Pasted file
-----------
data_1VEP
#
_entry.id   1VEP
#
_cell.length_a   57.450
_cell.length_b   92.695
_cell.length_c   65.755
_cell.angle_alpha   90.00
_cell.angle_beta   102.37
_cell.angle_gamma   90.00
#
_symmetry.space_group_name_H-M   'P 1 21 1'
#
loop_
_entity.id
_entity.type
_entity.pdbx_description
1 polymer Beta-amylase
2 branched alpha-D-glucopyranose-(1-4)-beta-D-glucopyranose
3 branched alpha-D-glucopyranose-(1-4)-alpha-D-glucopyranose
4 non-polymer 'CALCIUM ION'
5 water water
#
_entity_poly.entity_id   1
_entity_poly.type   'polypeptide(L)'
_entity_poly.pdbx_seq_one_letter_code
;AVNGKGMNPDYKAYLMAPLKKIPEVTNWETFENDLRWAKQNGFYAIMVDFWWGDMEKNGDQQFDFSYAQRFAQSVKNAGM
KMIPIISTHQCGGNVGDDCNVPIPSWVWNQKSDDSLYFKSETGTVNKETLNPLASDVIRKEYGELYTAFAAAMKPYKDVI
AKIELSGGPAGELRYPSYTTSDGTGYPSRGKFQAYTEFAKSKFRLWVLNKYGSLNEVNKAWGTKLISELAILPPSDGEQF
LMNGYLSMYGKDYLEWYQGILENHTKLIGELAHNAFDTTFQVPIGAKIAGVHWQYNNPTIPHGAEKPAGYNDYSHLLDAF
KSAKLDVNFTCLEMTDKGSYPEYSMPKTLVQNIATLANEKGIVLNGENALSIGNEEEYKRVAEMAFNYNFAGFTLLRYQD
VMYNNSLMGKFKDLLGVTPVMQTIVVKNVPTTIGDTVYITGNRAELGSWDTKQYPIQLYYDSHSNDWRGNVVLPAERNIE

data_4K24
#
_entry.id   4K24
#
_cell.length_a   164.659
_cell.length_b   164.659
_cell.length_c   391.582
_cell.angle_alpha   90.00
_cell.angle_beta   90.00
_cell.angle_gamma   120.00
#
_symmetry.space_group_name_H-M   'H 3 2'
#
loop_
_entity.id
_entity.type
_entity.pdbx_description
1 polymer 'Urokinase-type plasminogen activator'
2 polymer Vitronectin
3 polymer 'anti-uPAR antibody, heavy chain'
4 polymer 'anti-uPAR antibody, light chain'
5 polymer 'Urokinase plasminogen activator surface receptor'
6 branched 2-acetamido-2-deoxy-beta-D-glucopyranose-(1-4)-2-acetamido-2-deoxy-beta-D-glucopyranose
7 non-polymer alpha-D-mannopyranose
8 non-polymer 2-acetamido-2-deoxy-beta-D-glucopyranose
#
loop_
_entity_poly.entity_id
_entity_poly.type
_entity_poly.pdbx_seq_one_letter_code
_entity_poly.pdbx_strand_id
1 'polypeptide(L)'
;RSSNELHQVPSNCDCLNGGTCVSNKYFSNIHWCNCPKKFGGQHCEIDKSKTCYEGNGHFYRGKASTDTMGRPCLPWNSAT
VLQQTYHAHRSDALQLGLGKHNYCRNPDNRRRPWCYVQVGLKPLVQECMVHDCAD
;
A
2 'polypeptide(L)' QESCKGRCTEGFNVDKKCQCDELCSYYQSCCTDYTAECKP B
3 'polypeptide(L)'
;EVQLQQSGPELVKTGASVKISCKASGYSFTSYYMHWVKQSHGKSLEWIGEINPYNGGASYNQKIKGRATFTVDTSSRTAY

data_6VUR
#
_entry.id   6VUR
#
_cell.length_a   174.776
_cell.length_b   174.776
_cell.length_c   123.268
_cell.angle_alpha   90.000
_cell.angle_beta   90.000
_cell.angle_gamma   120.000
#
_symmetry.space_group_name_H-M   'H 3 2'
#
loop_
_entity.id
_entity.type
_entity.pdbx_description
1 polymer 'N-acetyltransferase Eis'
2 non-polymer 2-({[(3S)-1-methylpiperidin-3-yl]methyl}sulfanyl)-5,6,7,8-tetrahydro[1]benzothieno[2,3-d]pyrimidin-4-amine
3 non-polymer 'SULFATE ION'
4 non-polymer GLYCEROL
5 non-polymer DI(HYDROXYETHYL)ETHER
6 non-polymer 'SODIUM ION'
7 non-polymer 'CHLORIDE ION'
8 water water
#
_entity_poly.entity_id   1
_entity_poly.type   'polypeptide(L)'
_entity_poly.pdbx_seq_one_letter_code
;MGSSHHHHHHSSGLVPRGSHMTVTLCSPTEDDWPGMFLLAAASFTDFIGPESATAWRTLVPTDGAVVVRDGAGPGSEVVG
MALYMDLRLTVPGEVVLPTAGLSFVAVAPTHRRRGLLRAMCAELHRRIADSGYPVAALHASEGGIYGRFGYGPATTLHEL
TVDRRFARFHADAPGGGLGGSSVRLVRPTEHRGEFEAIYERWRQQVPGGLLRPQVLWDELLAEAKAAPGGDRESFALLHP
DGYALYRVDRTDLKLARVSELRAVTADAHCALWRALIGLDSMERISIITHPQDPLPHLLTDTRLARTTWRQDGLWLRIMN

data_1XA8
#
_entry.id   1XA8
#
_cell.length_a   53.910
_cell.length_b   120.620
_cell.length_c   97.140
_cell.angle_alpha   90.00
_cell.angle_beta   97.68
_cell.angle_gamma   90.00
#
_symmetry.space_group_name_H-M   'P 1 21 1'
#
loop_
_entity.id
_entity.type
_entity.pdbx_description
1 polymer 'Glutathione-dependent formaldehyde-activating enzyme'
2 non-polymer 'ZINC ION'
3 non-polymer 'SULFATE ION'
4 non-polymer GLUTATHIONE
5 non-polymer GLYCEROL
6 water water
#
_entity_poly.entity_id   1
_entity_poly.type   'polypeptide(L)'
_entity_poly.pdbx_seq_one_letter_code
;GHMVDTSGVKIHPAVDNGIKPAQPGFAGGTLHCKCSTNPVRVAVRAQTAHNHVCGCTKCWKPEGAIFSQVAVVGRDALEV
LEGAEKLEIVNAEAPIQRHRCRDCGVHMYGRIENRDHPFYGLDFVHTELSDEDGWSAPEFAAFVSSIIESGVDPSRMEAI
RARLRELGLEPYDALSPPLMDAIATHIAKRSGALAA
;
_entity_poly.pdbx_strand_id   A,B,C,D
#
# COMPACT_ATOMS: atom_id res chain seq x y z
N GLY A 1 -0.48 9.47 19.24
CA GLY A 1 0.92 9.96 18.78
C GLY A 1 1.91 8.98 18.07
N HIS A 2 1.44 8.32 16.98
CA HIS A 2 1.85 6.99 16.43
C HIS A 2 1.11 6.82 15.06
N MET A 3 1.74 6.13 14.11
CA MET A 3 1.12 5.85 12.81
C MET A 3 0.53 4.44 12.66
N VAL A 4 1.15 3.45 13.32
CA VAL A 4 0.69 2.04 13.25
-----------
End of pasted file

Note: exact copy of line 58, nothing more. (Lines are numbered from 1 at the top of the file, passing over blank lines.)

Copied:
#